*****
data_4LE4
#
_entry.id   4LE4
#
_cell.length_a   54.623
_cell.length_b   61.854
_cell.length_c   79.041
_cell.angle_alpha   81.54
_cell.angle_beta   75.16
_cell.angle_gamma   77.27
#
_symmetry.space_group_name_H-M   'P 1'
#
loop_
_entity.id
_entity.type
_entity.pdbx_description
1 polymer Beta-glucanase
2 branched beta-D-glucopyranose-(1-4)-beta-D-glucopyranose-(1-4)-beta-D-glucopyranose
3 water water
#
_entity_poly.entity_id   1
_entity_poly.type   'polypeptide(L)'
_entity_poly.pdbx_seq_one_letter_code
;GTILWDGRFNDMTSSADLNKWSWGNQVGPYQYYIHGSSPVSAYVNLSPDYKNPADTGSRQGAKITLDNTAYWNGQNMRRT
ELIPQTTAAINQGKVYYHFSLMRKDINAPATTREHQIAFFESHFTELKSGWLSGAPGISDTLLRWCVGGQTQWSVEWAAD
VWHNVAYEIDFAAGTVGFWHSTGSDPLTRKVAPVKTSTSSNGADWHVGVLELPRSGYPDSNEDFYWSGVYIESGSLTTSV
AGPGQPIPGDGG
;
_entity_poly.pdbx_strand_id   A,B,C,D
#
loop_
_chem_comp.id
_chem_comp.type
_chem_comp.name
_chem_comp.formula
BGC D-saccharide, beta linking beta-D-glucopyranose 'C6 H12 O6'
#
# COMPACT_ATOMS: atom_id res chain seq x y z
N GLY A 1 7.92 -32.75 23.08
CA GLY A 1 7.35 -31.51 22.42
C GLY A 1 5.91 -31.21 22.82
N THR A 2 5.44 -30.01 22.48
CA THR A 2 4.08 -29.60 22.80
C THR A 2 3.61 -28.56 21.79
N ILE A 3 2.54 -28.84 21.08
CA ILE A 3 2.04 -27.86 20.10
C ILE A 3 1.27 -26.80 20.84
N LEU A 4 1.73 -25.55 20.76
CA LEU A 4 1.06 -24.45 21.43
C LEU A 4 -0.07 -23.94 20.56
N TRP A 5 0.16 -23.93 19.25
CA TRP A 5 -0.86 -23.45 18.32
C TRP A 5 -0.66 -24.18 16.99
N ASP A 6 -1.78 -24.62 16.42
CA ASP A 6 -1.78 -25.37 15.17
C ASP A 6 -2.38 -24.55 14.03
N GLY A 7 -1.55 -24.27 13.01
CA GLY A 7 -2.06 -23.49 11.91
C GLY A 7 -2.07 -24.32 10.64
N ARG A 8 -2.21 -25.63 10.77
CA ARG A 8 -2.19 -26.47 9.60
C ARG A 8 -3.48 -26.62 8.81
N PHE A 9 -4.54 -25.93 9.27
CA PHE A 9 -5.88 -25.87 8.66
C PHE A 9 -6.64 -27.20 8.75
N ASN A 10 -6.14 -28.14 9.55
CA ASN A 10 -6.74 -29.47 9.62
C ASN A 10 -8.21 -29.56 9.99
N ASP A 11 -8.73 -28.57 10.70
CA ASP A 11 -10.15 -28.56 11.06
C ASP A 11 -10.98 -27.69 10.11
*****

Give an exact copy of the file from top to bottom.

data_4LE4
#
_entry.id   4LE4
#
_cell.length_a   54.623
_cell.length_b   61.854
_cell.length_c   79.041
_cell.angle_alpha   81.54
_cell.angle_beta   75.16
_cell.angle_gamma   77.27
#
_symmetry.space_group_name_H-M   'P 1'
#
loop_
_entity.id
_entity.type
_entity.pdbx_description
1 polymer Beta-glucanase
2 branched beta-D-glucopyranose-(1-4)-beta-D-glucopyranose-(1-4)-beta-D-glucopyranose
3 water water
#
_entity_poly.entity_id   1
_entity_poly.type   'polypeptide(L)'
_entity_poly.pdbx_seq_one_letter_code
;GTILWDGRFNDMTSSADLNKWSWGNQVGPYQYYIHGSSPVSAYVNLSPDYKNPADTGSRQGAKITLDNTAYWNGQNMRRT
ELIPQTTAAINQGKVYYHFSLMRKDINAPATTREHQIAFFESHFTELKSGWLSGAPGISDTLLRWCVGGQTQWSVEWAAD
VWHNVAYEIDFAAGTVGFWHSTGSDPLTRKVAPVKTSTSSNGADWHVGVLELPRSGYPDSNEDFYWSGVYIESGSLTTSV
AGPGQPIPGDGG
;
_entity_poly.pdbx_strand_id   A,B,C,D
#
loop_
_chem_comp.id
_chem_comp.type
_chem_comp.name
_chem_comp.formula
BGC D-saccharide, beta linking beta-D-glucopyranose 'C6 H12 O6'
#
# COMPACT_ATOMS: atom_id res chain seq x y z
N GLY A 1 7.92 -32.75 23.08
CA GLY A 1 7.35 -31.51 22.42
C GLY A 1 5.91 -31.21 22.82
N THR A 2 5.44 -30.01 22.48
CA THR A 2 4.08 -29.60 22.80
C THR A 2 3.61 -28.56 21.79
N ILE A 3 2.54 -28.84 21.08
CA ILE A 3 2.04 -27.86 20.10
C ILE A 3 1.27 -26.80 20.84
N LEU A 4 1.73 -25.55 20.76
CA LEU A 4 1.06 -24.45 21.43
C LEU A 4 -0.07 -23.94 20.56
N TRP A 5 0.16 -23.93 19.25
CA TRP A 5 -0.86 -23.45 18.32
C TRP A 5 -0.66 -24.18 16.99
N ASP A 6 -1.78 -24.62 16.42
CA ASP A 6 -1.78 -25.37 15.17
C ASP A 6 -2.38 -24.55 14.03
N GLY A 7 -1.55 -24.27 13.01
CA GLY A 7 -2.06 -23.49 11.91
C GLY A 7 -2.07 -24.32 10.64
N ARG A 8 -2.21 -25.63 10.77
CA ARG A 8 -2.19 -26.47 9.60
C ARG A 8 -3.48 -26.62 8.81
N PHE A 9 -4.54 -25.93 9.27
CA PHE A 9 -5.88 -25.87 8.66
C PHE A 9 -6.64 -27.20 8.75
N ASN A 10 -6.14 -28.14 9.55
CA ASN A 10 -6.74 -29.47 9.62
C ASN A 10 -8.21 -29.56 9.99
N ASP A 11 -8.73 -28.57 10.70
CA ASP A 11 -10.15 -28.56 11.06
C ASP A 11 -10.98 -27.69 10.11